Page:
The government is making everybody stay in town to be part of these job network providers so that their Centrelink doesn’t get cut off through the White Card, which means that they can’t be out on country because they have to be in town to sign off on the participation agreement, so it’s a real double edged sword.

So, Nawoola, are those cards already in full effect in Kununurra at the moment?

No, as far as I’m aware, it starts in a month.

  1. And basically anyone outside a larger town won’t have the ability to purchase essentials?

Yes. The only people that will be exempt from the Healthy Welfare Card will be pensioners, which we fully believe will put the pensioners at risk from the young people, because, when we’re talking about people with addictions, they’re going to need to access money to fulfill their own needs. And we feel this Healthy Welfare Card and the way it’s being set up will make our old people very vulnerable.

Has there been any protests or opposition to the cards around Kununurra?

No. I’ve just been speaking to my elders this afternoon and some of my other family members who’ve said they want a community meeting to try and block the Healthy Welfare Card. We’re aware that Halls Creek has already blocked the Healthy Welfare Card. And, like I’ve reiterated to my old people, that has happened because that community has stood strong. We have the opportunity to be able to do this here, but it’s going to take the whole community to stand strong. And when people are stuck in a cycle of welfare dependency it makes it really difficult, because people are frightened for their housing and frightened for their payments as well.

Can you tell us about the experience you had with a film crew earlier today? It sounds like a very telling example of how outside media treat our communities.

I’d been contacted last week to be involved in this interview regarding the threat of community closures and also the Healthy Welfare Card. So I’ve actually taken the afternoon off work to able to go and do that. They’d come to my work and I couldn’t give them permission to film without the committees’ approval. So I’ve taken them down the park to meet my old people. My old people told them straight out, Nawoola is the one that will speak for us. I did tell them about the situations that we have with overcrowding of houses, poverty, alcohol and drug abuse. So then they’ve said they wanted me to drive them through communities so that they could see an overcrowded house where there was drug abuse and stuff happening. I’ve said I can’t do that. I said they might be able to be arranged with my brother and my elders directing that, but I’ve said toy them I can’t make that call and I will not make that call. So now they’ve just said, for them to interview me, it won’t even make the cut. So now they’ve gone to speak to the corporation bosses and lawyers. So that’s really frustrating, because once again our voices aren’t getting heard and they’ve gone to speak to the people who are not listening to the grassroots people anyway.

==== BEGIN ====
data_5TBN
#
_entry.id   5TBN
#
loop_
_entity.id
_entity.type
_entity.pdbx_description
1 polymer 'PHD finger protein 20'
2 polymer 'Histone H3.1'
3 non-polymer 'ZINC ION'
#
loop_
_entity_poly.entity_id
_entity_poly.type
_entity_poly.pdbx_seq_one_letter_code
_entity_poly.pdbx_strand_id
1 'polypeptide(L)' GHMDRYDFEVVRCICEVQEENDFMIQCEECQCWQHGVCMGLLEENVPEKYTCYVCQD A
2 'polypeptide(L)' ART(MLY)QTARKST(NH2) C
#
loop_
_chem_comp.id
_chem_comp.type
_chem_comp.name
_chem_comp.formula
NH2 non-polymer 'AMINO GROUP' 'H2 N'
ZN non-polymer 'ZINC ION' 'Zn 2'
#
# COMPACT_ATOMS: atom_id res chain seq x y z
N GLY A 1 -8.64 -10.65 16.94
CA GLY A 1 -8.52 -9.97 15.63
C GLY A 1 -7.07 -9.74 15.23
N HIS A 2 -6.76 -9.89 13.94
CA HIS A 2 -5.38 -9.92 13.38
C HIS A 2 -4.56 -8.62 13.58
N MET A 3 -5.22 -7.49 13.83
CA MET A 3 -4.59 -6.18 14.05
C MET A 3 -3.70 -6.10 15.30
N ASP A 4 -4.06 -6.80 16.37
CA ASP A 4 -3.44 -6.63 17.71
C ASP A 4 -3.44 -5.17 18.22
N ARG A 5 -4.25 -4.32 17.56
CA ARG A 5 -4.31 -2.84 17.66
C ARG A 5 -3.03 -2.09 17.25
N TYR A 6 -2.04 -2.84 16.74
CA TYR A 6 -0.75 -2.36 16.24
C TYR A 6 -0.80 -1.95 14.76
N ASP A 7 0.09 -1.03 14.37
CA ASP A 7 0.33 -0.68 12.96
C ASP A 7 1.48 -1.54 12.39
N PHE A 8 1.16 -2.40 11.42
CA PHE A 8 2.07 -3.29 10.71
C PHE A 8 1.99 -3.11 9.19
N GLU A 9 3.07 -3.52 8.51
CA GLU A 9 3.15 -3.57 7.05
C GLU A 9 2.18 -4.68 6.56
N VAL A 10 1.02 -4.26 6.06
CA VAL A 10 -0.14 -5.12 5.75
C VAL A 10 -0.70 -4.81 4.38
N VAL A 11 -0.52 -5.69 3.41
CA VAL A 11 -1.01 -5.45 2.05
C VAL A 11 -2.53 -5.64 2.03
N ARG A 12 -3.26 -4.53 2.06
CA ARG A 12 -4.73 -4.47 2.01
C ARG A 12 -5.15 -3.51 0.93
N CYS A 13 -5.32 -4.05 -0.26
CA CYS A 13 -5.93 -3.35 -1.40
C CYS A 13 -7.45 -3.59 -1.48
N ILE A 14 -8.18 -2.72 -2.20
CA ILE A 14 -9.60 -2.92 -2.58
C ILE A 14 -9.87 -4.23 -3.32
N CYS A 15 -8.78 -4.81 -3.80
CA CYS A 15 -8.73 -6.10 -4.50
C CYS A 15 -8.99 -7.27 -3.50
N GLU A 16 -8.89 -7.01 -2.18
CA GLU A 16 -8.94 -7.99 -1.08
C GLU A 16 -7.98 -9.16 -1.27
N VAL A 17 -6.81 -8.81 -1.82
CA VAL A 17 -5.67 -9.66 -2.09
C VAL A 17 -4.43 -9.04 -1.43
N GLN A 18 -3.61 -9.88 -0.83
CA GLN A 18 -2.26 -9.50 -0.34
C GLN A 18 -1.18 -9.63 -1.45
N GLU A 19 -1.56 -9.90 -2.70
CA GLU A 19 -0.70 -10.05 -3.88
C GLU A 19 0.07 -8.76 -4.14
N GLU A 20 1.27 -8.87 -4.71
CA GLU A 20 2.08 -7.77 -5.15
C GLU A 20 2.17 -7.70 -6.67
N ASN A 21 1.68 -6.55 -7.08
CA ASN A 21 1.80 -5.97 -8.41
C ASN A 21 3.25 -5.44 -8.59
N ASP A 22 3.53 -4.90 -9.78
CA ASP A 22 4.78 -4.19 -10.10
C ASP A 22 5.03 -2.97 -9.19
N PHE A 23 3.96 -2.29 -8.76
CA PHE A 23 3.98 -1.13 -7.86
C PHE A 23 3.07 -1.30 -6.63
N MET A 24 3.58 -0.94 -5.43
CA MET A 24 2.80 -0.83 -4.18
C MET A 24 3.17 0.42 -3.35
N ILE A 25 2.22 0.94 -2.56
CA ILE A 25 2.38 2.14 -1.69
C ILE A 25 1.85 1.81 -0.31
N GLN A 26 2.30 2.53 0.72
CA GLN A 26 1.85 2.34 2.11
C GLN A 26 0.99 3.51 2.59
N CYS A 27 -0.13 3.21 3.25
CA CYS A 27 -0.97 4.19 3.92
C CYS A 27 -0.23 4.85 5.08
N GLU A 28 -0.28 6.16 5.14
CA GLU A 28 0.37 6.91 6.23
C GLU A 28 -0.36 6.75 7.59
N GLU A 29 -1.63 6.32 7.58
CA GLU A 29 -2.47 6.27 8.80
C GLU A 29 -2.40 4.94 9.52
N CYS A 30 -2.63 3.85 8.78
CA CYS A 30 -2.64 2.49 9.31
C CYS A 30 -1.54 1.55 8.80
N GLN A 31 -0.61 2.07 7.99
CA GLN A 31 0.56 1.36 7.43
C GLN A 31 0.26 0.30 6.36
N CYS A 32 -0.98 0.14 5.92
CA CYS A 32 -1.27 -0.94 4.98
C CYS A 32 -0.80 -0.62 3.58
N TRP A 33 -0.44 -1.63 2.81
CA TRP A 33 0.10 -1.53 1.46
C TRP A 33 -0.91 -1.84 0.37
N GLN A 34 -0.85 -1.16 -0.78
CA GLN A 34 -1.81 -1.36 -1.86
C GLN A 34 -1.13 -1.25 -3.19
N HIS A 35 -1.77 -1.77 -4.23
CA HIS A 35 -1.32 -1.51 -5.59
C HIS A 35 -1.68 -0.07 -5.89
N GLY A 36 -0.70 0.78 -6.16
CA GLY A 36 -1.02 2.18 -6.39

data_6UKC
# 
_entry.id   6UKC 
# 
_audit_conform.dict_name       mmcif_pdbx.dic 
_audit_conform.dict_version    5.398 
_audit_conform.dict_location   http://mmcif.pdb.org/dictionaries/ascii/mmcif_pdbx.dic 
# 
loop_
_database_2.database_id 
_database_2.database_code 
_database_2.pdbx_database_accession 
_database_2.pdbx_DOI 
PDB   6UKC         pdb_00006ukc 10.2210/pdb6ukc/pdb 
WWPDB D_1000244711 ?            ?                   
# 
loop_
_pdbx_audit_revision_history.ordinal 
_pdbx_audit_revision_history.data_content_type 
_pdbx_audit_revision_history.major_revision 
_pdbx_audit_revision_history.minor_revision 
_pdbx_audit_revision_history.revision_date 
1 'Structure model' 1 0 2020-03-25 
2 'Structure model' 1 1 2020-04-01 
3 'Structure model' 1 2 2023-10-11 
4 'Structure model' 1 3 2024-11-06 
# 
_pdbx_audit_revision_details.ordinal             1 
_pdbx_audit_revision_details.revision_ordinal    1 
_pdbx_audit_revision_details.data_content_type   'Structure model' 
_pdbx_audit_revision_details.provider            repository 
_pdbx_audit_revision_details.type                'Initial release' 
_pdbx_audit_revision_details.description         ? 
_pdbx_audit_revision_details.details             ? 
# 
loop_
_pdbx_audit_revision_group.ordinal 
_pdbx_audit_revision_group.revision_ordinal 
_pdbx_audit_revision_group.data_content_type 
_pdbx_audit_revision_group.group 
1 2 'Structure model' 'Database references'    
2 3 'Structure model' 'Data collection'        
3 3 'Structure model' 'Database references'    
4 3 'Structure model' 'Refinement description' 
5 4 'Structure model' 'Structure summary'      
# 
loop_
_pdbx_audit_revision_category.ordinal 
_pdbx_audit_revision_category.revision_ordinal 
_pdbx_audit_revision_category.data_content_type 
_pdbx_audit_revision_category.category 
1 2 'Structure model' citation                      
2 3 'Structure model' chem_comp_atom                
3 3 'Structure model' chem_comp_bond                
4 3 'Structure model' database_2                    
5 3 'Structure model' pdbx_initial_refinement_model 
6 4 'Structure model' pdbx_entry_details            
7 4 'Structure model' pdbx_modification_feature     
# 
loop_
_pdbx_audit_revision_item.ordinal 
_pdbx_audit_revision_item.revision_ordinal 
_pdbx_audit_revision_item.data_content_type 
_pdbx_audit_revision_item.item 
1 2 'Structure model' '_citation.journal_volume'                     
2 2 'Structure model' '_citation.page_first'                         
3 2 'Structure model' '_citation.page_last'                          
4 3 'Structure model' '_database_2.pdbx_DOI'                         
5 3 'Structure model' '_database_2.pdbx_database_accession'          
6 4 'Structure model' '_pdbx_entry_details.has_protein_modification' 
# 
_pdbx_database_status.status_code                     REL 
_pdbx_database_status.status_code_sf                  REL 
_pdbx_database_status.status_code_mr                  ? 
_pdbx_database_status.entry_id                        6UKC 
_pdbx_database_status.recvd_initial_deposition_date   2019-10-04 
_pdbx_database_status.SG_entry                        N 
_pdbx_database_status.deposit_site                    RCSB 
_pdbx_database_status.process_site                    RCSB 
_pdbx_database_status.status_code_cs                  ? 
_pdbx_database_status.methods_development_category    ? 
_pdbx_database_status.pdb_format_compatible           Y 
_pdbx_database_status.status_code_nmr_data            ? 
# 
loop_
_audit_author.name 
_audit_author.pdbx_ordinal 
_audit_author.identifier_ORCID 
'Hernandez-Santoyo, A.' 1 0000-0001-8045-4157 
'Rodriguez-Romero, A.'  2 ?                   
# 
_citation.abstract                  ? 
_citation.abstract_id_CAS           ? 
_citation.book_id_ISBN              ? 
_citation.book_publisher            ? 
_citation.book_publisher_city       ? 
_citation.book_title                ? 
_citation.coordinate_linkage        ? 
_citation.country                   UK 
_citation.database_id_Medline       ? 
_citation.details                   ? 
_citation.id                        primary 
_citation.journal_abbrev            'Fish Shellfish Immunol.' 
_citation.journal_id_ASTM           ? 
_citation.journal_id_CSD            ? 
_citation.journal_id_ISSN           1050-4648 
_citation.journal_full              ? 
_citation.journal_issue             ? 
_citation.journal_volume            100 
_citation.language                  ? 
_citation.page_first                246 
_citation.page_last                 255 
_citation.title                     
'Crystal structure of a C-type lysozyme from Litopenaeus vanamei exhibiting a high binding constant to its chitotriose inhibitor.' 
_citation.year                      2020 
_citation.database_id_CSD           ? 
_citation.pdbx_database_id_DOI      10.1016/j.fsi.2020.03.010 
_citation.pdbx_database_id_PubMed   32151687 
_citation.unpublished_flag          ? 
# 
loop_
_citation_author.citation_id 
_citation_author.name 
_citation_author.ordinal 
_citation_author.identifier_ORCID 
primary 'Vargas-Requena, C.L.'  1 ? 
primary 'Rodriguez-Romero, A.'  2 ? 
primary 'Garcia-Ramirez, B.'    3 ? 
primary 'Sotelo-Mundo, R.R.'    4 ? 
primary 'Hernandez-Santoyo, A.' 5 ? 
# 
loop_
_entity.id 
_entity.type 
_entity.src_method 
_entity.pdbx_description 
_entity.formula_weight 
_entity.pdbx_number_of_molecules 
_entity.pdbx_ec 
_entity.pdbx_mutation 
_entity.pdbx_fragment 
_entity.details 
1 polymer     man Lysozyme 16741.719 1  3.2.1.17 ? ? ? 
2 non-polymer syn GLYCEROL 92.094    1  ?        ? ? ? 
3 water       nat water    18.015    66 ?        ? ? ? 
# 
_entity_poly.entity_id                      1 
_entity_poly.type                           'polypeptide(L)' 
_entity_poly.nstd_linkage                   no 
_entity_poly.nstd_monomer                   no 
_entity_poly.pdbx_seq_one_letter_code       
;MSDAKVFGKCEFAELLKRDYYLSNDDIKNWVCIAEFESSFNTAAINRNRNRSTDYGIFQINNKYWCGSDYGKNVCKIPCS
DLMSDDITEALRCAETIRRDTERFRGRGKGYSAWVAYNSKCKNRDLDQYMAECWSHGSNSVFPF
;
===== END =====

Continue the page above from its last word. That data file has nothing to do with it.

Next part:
It’s the sort of stuff that happens time and time again. What do you feel is the most critical message for the wider world to understand?

The thing that people need to be aware of and need to understand is that we have cultural ties to our land. Speaking as a woman who didn’t have culture when I was young, I was very lost. I know through personal experience, coming home and finding my culture and learning my language has really empowered me and given me that strength to hand life in Western society as well. I feel that everything that’s happening with the closure of communities is in total contradiction to what the government is suppose to be doing. They’re supposed to be empowering us people. The government should helping us working towards asserting our sovereignty, going off the grid and helping us establish our own economically viable and sustainable communities. We have so many resources and minerals that we could utilise ourselves in our communities that wouldn’t damage our land, that we could our own eco businesses out there that we could employ our people and have all our people out on country, but the government won’t support that. Everything the government is doing in terms of the Healthy Welfare Card and moving people off land is coming through Empowered Communities, but we’re all aware that it’s Noel Pearson’s model from the Northern Territory Intervention that’s just been tweaked. Everything revolving around the healthy Welfare Card is a band-aid fix. There’s nothing being put in places that helps people address their core issues.